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Lia’s Smile

Lia's Smile

Lia’s Smile Story – by Julie Snyder
In August 2006, at the age of 36 – and recently divorced from a relationship of ten years – I decided to pursue motherhood on my own by adopting a baby from China. At the time I applied, the wait to be matched with a child was expected to be 18-24 months, which I felt would be good for me in terms of saving up money for the adoption and preparing my home for a child.
What I did not expect was to meet (my now fiancé) Steve in October of that year. On our first date, I was very clear that I intended to adopt a baby from China. Steve was intrigued, and asked a lot of thoughtful and intelligent questions about the process and seemed genuinely interested. Our running joke became “if I know you then…” as we talked about how this child would ultimately fit into our lives if we were still together when I was finally matched.
As the wait time to adopt a healthy baby from China continued to increase, Steve and I moved in together and relocated to a new state. In 2008 I accepted a job working for a large adoption agency and learned a lot about the types of children waiting for homes around the world. I also learned about some of the most common “special needs” these children had. I was surprised to learn that about 30% of the children waiting in orphanages in China had a cleft lip and/or palate. As I got to know families who adopted these children, and learned more about the medical treatment available to these children in the U.S., it became clear to me that this was something we needed to consider. We found out the wait time to adopt children who have medical needs, is much shorter than that of a healthy baby. In July 2009, after a lot of discussion, we decided to update our child request to be open to several special needs – one of them being cleft lip and palate.
Just after midnight on April 21, 2010, I received an email from our adoption agency with a subject line I’d been waiting nearly four years to see: WAITING CHILD MATCH – AN XIAO HUI.
The email said in part:
Dear Family,
Last night we had access to China’s Shared List of Waiting Children, and we have locked in a potential child’s file for you: An Xiao Hui, female, born 11-10-2008, with cleft lip/palate, from Xian, Shaanxi. The first thing you need to do, after downloading and saving all the attached information, is to get the file into the hands of a medical professional. You can go ahead and do this NOW, before talking to us. Because there is a time constraint (72 hours) to finalize the “lock” on this child’s file, time is of the essence, and unless you know for certain you DO NOT wish to adopt this child, we will proceed as if you are accepting this match. Please respond with the best number for us to call later this morning, and then wait for us to contact you. However, you do not need to wait to talk to us before you send the information to a medical professional for review…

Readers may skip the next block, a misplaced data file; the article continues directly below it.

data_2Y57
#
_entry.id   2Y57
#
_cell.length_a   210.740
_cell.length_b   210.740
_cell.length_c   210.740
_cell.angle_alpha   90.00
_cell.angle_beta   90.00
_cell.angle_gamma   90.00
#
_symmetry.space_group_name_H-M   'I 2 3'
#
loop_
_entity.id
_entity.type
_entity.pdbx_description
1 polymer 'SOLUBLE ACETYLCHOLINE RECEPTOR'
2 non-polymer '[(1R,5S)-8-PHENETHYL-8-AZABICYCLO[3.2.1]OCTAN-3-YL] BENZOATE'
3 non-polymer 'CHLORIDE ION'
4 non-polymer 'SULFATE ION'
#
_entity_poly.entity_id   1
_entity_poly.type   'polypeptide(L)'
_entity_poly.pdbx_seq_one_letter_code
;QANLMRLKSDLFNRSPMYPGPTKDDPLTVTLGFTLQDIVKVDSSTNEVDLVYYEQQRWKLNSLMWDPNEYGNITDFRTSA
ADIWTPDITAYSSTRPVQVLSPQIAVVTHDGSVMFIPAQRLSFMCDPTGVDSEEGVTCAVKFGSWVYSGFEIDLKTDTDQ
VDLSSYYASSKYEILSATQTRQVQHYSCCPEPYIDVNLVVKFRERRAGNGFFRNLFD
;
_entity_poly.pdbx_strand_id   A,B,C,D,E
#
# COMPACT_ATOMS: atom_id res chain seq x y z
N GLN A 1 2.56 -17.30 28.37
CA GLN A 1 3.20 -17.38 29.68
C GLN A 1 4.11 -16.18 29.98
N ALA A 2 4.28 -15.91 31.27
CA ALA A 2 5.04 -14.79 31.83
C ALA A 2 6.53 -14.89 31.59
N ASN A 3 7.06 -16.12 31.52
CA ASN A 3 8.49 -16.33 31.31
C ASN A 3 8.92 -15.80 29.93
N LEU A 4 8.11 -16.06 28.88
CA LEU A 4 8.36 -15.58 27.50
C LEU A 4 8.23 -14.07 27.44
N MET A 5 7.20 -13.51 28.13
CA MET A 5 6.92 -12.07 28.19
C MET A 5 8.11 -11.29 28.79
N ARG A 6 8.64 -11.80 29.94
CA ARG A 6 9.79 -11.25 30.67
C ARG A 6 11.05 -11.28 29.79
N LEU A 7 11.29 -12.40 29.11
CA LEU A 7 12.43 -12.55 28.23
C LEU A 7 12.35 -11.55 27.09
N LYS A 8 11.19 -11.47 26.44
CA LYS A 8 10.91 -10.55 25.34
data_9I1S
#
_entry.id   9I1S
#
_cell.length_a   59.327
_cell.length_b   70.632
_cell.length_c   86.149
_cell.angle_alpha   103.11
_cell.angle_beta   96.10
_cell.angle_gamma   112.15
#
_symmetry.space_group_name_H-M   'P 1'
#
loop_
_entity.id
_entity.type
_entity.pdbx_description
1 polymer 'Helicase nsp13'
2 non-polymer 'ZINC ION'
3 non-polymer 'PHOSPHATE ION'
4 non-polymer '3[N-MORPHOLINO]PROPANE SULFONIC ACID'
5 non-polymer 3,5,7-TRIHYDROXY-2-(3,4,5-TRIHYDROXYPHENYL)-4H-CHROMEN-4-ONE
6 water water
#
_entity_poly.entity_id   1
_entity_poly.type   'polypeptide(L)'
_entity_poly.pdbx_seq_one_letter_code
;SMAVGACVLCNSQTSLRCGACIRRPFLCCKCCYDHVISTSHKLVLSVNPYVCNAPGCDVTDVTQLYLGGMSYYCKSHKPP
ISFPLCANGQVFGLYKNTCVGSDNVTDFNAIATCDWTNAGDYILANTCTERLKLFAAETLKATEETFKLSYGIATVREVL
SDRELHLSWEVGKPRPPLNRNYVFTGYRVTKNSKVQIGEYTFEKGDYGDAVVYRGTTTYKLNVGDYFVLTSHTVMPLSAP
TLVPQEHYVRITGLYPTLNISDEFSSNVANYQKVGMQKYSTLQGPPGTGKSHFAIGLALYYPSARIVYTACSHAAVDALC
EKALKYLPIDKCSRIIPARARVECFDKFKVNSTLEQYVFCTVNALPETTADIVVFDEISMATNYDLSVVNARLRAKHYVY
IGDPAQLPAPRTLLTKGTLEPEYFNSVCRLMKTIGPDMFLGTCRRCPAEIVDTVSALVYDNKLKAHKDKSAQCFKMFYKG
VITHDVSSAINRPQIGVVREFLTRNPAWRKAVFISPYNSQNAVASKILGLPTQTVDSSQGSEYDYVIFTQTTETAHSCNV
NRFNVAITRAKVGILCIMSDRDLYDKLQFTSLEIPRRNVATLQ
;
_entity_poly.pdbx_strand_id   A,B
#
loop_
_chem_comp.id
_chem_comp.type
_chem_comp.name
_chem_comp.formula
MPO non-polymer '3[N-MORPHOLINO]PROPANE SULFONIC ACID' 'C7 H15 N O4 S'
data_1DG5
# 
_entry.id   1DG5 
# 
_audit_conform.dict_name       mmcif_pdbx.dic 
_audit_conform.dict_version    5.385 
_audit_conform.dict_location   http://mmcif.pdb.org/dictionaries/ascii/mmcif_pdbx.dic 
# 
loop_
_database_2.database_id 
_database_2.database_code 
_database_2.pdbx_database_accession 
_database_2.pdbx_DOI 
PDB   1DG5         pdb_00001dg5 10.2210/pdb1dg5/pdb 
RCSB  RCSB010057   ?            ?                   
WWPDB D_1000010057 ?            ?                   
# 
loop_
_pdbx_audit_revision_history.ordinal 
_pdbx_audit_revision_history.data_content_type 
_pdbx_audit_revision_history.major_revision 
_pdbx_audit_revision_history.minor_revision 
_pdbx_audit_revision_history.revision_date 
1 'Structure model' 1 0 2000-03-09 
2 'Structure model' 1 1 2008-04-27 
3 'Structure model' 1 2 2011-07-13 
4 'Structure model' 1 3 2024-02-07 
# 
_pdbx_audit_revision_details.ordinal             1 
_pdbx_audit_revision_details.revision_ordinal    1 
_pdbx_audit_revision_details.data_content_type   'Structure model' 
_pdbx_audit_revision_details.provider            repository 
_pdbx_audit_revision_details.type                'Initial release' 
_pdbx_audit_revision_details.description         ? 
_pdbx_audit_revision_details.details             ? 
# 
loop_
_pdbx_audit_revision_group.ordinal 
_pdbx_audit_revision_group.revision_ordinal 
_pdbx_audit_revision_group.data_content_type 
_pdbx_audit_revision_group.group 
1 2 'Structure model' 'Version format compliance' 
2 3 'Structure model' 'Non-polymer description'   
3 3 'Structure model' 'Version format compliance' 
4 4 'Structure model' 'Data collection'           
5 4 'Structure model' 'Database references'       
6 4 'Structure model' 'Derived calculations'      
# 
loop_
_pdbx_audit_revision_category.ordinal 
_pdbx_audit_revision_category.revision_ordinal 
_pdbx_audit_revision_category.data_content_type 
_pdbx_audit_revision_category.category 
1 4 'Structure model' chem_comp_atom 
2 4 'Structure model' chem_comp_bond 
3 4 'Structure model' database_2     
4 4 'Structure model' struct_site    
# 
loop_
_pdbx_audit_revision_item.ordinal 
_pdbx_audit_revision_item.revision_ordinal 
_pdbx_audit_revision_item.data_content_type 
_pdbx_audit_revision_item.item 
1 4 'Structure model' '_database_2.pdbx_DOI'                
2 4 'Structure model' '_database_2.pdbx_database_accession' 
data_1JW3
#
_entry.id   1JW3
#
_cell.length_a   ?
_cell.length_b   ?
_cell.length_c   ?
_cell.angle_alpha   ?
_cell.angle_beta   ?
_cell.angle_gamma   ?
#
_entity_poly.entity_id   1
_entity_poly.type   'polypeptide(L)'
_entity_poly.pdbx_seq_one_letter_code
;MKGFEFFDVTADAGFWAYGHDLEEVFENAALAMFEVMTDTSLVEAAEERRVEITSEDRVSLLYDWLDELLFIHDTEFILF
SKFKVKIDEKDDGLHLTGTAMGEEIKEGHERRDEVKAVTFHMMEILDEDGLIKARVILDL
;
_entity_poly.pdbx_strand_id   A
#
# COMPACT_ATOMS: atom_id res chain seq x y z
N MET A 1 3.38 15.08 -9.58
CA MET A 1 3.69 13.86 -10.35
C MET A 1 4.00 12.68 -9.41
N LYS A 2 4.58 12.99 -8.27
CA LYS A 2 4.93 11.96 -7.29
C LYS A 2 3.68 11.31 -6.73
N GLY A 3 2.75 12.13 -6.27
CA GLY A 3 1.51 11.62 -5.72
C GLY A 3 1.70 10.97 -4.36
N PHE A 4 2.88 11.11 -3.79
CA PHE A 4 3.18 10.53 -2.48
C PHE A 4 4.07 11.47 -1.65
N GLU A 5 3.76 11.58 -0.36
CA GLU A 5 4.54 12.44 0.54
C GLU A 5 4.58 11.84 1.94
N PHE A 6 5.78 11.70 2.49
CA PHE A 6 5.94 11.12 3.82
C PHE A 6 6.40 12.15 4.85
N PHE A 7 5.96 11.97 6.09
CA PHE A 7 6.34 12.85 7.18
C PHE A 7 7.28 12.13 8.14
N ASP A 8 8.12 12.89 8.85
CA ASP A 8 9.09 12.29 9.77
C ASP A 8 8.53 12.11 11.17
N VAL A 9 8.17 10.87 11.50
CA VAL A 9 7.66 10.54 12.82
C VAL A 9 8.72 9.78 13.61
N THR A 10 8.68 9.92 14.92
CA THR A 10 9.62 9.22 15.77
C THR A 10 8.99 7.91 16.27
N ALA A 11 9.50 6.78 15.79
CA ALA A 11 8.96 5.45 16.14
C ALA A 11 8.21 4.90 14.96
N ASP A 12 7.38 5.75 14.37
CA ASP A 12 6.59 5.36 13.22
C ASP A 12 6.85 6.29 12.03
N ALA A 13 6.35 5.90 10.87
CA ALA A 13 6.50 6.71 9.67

Attached to the email were four of the most beautiful photographs I had ever seen. This child was strikingly beautiful, with big, round, brown eyes and a wide smile. I had to remind myself that she was in China, as she did not look traditionally Asian and in fact, with the exception of the cleft, looked much like I did as a toddler! In the final photo, she was very serious, sitting in a high chair, and it was clear that she had recently received surgery to repair her cleft lip, as the scar was still bright red and visible. I called out to Steve who was in another room, “Steve, I think I’m looking at our baby!” He came running. We both cried as we looked at every detail of the photos again and again.